On August 15, 1947, India gained independence from British rule. Learn lesser-known facts about the long journey to freedom.
India's Journey to Independence
The rebellion began on May 10, 1857 in Meerut and quickly spread through Northern and Central India. It was brutally crushed by the British within a year.
The First War of Independence
Founded by A.O. Hume, the INC became a major political force. Under Gandhi's leadership, it spearheaded the independence movement through civil disobedience.
Rise of Indian Nationalism
Viceroy Curzon partitioned Bengal for administrative purposes, but it was seen as a British tactic to divide Hindus and Muslims. This led to widespread protests.
The Partition of Bengal
The act allowed incarceration without trial. On April 13, 1919, British troops fired on peaceful protesters in Amritsar, killing hundreds. It galvanized the independence movement.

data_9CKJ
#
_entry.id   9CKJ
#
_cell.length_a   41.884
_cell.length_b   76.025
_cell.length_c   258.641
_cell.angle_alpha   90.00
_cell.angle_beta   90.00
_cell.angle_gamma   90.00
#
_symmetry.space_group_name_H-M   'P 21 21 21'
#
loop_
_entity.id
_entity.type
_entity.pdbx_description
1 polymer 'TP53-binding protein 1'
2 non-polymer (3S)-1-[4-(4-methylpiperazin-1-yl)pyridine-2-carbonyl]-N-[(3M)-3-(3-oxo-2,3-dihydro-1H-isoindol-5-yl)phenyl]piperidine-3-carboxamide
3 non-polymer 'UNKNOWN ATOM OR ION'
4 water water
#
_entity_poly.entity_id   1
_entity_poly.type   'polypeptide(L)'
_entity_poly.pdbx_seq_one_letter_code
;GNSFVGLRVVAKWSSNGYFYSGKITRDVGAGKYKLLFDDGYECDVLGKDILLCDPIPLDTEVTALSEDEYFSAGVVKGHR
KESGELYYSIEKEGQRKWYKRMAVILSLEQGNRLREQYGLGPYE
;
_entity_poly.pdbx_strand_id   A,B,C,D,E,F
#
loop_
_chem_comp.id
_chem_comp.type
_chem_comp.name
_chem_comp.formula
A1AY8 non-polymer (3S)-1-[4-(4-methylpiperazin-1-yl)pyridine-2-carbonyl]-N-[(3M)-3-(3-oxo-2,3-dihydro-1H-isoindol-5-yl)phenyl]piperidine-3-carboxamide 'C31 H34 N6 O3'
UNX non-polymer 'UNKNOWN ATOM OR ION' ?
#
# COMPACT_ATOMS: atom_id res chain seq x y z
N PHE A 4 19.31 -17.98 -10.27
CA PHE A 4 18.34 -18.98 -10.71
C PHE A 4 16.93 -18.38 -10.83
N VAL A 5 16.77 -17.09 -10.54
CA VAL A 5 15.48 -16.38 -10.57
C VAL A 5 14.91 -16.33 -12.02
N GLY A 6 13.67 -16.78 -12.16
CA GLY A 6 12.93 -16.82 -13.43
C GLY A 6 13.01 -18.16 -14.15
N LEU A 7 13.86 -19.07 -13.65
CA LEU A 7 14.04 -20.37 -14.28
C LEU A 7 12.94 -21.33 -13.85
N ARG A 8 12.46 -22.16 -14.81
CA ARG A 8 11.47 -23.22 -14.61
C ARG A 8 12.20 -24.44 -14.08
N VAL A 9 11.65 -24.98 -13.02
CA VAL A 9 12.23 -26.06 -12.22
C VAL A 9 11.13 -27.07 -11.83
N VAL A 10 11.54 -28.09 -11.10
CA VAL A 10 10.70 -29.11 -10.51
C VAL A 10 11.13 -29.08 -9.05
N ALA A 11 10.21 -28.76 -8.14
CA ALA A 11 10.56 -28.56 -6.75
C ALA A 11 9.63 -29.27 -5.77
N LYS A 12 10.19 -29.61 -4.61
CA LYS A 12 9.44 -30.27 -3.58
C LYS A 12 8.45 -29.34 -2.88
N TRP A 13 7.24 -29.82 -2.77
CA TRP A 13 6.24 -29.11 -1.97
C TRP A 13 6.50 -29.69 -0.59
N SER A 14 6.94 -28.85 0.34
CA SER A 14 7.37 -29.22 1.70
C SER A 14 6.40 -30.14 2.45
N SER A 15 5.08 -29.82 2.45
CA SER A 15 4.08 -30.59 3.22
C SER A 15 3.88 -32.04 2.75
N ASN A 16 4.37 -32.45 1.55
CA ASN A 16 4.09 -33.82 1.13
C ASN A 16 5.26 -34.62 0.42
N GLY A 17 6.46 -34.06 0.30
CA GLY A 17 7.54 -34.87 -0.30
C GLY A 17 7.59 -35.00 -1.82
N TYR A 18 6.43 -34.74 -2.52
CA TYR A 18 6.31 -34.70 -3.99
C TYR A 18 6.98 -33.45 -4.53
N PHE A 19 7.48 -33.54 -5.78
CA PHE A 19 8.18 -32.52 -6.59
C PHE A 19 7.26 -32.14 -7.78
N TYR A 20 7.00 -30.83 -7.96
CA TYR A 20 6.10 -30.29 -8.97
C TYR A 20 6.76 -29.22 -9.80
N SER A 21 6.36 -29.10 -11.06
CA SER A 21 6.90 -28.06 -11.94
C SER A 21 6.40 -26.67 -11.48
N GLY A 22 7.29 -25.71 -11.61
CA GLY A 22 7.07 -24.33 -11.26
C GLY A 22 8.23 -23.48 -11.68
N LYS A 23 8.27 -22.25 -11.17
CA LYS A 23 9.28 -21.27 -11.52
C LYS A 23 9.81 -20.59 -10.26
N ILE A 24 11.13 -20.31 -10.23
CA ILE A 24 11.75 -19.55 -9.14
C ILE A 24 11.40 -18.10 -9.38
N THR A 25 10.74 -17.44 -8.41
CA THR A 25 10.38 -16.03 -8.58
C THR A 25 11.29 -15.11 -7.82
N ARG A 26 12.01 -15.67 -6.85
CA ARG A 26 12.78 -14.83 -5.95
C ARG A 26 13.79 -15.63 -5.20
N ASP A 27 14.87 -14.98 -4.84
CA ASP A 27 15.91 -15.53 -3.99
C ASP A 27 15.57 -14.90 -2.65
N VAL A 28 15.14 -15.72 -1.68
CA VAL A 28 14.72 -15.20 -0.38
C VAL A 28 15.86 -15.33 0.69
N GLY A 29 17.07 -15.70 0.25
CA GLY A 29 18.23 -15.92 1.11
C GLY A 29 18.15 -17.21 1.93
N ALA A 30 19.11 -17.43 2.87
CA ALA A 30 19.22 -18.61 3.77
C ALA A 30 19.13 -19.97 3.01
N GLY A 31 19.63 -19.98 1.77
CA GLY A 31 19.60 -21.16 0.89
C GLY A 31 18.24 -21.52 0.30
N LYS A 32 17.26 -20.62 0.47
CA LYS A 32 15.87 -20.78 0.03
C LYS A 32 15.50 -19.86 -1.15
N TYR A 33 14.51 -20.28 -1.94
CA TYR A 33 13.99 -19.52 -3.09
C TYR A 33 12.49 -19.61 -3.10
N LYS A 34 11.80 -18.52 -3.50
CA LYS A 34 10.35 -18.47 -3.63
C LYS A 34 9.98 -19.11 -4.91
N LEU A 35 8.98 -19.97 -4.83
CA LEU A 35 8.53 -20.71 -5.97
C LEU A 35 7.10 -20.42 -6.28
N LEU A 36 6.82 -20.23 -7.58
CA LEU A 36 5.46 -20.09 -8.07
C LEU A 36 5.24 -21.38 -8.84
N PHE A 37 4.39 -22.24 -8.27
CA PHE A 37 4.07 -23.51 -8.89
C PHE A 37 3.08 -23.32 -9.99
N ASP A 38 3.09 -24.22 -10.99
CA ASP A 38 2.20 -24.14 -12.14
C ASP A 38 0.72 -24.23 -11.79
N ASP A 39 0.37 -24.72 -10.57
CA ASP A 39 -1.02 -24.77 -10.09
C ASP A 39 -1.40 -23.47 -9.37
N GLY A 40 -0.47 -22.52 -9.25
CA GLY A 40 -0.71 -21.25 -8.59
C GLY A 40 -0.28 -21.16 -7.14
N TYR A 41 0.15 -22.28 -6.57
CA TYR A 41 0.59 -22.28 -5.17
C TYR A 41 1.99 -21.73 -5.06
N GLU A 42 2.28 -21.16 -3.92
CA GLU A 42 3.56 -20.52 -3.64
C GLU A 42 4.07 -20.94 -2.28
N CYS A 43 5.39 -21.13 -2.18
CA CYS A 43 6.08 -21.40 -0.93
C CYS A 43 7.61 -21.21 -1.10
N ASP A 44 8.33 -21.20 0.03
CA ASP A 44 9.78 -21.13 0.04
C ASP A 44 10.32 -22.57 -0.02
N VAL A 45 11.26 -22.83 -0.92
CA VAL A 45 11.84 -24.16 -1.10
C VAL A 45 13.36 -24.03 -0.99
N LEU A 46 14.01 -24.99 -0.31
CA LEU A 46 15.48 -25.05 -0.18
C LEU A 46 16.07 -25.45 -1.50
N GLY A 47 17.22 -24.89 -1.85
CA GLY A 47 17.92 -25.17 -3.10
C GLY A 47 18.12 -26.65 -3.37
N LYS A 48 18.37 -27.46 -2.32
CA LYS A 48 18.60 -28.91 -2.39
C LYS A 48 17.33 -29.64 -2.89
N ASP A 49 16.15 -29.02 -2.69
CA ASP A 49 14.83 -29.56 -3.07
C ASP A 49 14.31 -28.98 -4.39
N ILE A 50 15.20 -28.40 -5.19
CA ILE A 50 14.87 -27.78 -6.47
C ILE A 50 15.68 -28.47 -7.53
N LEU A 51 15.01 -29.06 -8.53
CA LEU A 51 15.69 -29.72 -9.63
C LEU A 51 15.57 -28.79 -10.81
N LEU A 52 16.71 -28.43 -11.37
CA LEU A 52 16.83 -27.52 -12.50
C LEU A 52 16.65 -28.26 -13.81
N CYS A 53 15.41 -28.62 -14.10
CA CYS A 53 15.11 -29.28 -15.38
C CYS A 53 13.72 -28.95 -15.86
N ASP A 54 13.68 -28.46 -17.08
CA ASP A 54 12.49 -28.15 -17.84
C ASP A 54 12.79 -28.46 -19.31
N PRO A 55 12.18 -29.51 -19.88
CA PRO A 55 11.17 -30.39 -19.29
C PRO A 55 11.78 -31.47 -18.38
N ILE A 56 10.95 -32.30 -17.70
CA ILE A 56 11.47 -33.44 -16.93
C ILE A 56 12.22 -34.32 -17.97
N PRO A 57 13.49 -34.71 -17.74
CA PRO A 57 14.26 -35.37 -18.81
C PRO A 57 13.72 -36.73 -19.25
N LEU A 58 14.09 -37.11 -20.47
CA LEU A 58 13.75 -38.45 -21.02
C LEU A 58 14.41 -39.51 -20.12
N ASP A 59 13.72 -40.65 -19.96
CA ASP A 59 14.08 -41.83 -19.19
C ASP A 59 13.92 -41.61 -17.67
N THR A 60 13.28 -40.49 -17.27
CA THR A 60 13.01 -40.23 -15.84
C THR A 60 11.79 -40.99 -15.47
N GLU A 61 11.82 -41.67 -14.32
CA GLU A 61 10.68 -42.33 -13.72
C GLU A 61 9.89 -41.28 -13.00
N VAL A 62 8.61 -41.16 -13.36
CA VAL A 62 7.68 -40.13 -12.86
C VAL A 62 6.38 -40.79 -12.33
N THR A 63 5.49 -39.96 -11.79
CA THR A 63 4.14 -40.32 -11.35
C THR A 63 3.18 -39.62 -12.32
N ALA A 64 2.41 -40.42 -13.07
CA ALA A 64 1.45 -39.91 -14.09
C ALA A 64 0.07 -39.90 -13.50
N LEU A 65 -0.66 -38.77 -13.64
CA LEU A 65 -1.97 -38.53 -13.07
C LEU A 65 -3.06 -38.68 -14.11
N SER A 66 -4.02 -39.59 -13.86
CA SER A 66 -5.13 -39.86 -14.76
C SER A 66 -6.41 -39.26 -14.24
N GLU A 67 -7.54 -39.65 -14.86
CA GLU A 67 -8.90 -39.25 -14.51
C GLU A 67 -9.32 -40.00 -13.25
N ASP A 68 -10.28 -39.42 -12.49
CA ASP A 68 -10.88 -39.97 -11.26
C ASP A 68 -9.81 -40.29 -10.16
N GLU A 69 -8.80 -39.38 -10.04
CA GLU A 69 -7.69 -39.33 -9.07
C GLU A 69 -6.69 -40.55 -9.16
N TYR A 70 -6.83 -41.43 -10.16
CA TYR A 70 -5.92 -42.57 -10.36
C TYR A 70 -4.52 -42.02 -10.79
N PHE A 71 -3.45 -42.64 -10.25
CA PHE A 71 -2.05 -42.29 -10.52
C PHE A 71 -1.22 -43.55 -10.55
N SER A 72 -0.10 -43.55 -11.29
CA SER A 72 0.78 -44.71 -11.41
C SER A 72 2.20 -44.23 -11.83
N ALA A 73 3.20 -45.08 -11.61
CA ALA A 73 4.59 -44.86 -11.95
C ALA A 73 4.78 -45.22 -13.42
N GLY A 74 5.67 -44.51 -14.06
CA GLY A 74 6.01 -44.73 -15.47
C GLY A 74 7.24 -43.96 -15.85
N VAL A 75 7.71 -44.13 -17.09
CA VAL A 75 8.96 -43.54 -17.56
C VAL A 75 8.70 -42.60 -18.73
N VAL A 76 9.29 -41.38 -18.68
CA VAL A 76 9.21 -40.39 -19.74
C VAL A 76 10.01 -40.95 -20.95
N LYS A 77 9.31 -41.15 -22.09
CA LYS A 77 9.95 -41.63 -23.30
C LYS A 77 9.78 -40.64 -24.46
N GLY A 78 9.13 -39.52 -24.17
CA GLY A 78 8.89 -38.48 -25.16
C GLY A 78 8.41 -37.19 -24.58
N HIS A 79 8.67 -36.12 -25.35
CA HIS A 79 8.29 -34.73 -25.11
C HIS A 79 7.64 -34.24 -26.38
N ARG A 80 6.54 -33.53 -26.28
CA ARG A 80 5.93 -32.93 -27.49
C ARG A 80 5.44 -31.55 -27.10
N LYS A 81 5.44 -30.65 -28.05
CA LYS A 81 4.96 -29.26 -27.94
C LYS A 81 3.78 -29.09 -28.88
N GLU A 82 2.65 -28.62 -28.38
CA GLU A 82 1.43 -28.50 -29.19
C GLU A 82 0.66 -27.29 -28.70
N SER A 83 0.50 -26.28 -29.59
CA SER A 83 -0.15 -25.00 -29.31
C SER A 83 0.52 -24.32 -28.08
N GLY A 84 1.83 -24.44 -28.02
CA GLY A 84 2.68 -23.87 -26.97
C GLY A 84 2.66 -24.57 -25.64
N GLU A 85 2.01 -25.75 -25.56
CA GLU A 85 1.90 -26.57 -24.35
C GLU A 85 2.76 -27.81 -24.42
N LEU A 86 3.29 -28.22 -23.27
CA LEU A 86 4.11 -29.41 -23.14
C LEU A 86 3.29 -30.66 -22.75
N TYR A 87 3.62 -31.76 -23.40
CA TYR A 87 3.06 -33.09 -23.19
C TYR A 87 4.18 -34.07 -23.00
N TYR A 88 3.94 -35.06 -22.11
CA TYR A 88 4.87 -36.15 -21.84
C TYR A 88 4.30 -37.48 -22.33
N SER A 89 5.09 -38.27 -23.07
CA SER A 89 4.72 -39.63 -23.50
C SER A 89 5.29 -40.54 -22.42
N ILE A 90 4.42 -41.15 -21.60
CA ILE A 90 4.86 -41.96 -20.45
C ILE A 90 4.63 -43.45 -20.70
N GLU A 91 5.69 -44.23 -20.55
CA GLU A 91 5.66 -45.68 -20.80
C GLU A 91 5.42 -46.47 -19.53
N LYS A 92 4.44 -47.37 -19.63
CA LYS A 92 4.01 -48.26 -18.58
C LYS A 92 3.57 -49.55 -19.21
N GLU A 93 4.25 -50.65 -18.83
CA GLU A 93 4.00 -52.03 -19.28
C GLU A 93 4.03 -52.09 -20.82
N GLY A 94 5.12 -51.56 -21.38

The Rowlatt Act & Jallianwala Bagh
Gandhi walked 240 miles from Sabarmati to Dandi to make salt illegally. The march gained worldwide attention and helped win independence for India.
The Salt March
While India provided men and materials for WW2, nationalists launched the Quit India civil disobedience movement. It called for an end to British Rule in India.
World War 2 and the Quit India Movement
Sparked by grievances over pay and conditions, the mutiny won widespread public support. It was an important step towards ending British rule.
The 1946 Naval Mutiny
The Partition creating India and Pakistan led to horrific violence and one of the largest mass migrations in history. But it marked the end of colonial rule.
Partition and Independence
The Prime Minister raises the flag at Red Fort in Delhi. Citizens across India proudly mark the day India became a free, independent nation.